Looking at “Dead Men Tell No Tales,” one gets a reminder of why we have enjoyed the previous versions, and sadly the latest edition can be described as a tedious rehash. Of course, there are plenty of Rube Goldbergian action sequences, like one with a bank vault and another with a guillotine, once again making the viewer nostalgic about the crazy inventiveness of Gore Verbinski, the original director.
International element abound
The foreign elements abound in the latest version of the Pirates of the Caribbean franchise. Unlike in the past the flick this time has been directed by Norwegians Jochim Rodding and Espen Sandberg, of “Kon-Tiki” fame.
Two young dudes join hands in a search for a mysterious and powerful object. They are joined by Jack Sparrow and hot on their tails are their old enemies and a couple of new ones-The British Navy and a gluttonous pirate Hector Barbossa (Geoffrey Rush); and a mass of Phantoms led by the ghostlike Captain Salazar (Javier Bardem), known as the butcher of the sea.
Johnny Depp: Only bright spot in a dreary tale
Johnny Depp is back as an iconic, swaggering anti-hero Jack Sparrow in an all new Pirate flick. The adventure finds Jack coming to terms with the winds of bad luck blowing his way and deadly ghost sailors led by Captain Salazar who has escaped from the Devil’s Triangle; hell bent on slaying every pirate at sea including Jack. The only respite for Jack is in the Trident of Poseidon. However, to get his hands on it, he must befriend Carina Smyth (Scodelario), a shining and gorgeous astronomer, and Henry (Thwaites), an obstinate young sailor in the Royal Navy. Aboard his pitiful and worn out ship, Jack must reverse his latest misfortunes but also save his life from a dubious and deadly foe he has never met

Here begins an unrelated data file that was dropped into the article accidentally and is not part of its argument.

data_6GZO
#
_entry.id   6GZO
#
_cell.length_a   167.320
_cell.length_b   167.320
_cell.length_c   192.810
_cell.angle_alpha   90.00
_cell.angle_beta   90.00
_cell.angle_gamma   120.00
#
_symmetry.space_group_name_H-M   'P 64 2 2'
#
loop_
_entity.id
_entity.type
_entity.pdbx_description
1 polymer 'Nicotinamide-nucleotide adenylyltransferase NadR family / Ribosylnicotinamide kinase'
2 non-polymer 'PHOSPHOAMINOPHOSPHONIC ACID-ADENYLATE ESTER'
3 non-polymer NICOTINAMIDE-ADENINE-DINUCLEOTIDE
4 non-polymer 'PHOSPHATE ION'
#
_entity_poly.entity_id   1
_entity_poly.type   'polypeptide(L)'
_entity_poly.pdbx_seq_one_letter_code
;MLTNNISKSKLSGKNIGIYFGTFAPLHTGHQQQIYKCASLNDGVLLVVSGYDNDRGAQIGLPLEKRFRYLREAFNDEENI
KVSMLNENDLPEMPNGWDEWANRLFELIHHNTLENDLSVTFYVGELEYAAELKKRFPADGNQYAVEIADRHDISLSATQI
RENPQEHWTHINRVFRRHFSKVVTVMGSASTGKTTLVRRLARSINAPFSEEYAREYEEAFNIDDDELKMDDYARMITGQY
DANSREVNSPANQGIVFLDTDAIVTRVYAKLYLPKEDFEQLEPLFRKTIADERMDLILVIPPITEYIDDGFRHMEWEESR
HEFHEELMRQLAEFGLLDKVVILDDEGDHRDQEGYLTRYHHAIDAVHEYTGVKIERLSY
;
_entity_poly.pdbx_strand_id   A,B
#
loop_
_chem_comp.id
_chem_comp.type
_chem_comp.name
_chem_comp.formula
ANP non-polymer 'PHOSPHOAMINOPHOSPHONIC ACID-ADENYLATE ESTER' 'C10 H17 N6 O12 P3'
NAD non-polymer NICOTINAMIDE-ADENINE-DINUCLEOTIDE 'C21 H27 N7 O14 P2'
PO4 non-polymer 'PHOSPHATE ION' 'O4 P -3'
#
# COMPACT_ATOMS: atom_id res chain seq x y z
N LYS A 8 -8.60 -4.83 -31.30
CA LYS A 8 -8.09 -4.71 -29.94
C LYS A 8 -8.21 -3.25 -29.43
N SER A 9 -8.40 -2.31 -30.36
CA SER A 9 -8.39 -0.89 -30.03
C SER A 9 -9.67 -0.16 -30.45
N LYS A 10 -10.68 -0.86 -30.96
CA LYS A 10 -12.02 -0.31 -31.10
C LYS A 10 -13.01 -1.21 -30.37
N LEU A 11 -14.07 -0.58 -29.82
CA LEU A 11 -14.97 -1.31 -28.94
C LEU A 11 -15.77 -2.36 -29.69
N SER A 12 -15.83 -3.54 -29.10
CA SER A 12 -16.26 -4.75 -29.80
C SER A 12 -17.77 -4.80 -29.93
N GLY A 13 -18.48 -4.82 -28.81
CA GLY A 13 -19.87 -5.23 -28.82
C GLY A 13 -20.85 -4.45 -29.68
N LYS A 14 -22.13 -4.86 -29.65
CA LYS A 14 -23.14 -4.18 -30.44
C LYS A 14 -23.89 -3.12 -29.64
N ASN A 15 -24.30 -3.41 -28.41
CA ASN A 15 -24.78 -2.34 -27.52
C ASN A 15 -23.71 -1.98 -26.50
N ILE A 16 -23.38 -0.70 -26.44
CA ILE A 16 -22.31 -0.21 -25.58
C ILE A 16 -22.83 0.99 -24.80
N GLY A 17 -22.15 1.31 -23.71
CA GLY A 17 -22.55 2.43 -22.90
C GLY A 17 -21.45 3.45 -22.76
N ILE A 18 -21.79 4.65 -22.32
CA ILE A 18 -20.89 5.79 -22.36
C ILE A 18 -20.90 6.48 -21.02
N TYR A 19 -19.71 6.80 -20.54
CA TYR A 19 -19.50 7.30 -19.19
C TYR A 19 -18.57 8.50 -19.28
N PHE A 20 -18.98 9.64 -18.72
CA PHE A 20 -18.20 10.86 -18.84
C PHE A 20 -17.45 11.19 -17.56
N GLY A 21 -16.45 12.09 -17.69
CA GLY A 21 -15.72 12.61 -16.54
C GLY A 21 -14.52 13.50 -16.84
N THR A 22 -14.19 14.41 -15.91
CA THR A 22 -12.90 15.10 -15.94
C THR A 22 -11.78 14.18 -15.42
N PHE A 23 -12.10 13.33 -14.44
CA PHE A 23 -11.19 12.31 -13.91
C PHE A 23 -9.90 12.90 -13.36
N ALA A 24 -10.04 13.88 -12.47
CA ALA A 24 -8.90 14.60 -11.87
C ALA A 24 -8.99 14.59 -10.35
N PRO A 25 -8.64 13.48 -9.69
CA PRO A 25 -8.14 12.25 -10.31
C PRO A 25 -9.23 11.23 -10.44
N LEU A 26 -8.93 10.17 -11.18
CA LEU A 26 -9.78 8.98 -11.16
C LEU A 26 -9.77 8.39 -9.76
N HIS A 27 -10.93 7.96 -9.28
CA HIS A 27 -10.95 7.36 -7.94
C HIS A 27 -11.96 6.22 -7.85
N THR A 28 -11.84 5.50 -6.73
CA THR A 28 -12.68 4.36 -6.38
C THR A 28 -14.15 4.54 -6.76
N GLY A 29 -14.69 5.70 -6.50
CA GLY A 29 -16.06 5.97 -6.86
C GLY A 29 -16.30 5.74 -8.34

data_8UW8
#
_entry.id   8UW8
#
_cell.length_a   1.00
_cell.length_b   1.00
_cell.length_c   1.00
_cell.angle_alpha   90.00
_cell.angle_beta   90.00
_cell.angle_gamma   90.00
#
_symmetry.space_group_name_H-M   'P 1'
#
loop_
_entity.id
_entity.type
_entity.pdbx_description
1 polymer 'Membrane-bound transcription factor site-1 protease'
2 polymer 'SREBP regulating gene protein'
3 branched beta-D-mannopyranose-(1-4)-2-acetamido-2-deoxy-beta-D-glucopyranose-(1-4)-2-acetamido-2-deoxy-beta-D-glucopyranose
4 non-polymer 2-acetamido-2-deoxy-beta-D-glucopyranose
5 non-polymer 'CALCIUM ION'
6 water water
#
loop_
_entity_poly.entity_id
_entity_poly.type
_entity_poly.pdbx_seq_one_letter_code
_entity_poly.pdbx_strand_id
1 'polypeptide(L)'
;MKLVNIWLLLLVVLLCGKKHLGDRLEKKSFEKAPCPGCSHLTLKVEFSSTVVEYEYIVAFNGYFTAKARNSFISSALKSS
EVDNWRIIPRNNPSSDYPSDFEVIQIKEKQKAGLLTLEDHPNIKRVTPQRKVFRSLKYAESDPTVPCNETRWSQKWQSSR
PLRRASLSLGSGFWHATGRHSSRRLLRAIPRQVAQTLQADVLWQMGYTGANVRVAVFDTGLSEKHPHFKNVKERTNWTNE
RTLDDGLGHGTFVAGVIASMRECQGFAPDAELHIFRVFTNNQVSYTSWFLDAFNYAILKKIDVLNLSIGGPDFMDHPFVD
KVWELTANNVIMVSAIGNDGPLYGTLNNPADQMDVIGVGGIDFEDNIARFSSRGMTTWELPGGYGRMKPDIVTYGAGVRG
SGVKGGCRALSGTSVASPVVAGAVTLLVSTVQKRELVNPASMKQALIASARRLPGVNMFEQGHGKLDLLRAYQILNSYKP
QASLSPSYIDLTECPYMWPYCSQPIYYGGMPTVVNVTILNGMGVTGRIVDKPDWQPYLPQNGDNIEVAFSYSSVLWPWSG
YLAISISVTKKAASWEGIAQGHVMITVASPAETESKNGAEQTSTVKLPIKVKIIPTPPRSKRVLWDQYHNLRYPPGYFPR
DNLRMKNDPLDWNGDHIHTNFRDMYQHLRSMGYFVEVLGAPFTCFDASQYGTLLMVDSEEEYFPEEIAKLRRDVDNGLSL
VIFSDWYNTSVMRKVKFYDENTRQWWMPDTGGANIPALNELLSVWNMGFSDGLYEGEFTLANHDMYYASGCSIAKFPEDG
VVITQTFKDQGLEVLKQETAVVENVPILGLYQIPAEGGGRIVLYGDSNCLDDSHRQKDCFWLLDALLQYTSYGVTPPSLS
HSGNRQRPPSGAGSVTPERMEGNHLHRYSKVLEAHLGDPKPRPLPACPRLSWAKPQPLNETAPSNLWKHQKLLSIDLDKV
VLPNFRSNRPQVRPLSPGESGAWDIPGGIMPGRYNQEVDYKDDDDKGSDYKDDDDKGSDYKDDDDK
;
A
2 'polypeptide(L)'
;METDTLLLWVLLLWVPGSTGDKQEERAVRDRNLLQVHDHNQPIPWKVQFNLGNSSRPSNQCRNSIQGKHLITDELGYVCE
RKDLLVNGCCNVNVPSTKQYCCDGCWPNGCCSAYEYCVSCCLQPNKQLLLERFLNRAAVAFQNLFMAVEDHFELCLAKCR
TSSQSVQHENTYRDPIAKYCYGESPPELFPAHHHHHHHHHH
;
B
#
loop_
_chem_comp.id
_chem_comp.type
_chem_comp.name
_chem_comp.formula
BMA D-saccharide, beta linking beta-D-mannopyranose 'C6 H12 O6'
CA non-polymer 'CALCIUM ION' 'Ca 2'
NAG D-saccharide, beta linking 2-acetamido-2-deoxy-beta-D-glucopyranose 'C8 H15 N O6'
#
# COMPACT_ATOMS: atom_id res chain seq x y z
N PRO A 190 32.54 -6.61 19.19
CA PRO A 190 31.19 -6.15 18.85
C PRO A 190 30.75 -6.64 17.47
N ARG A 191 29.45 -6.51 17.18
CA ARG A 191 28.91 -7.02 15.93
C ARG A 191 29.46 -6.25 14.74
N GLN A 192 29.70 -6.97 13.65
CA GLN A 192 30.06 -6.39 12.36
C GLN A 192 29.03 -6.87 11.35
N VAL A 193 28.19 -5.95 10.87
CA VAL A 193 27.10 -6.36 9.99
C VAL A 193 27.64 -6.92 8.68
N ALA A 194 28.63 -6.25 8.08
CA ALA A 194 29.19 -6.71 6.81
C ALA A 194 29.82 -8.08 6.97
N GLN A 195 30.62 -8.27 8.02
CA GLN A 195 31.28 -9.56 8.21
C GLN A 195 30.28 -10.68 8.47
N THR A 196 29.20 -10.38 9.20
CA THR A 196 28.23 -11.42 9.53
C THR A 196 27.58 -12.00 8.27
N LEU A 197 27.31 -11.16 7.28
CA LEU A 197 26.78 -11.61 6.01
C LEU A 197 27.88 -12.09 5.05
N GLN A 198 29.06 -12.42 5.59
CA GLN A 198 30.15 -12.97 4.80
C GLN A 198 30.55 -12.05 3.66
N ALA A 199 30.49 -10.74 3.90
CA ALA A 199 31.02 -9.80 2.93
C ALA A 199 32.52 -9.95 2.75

The saga tediously rolls on for two hours until you are woken up by the jarring music of equally tedious and lengthy credits.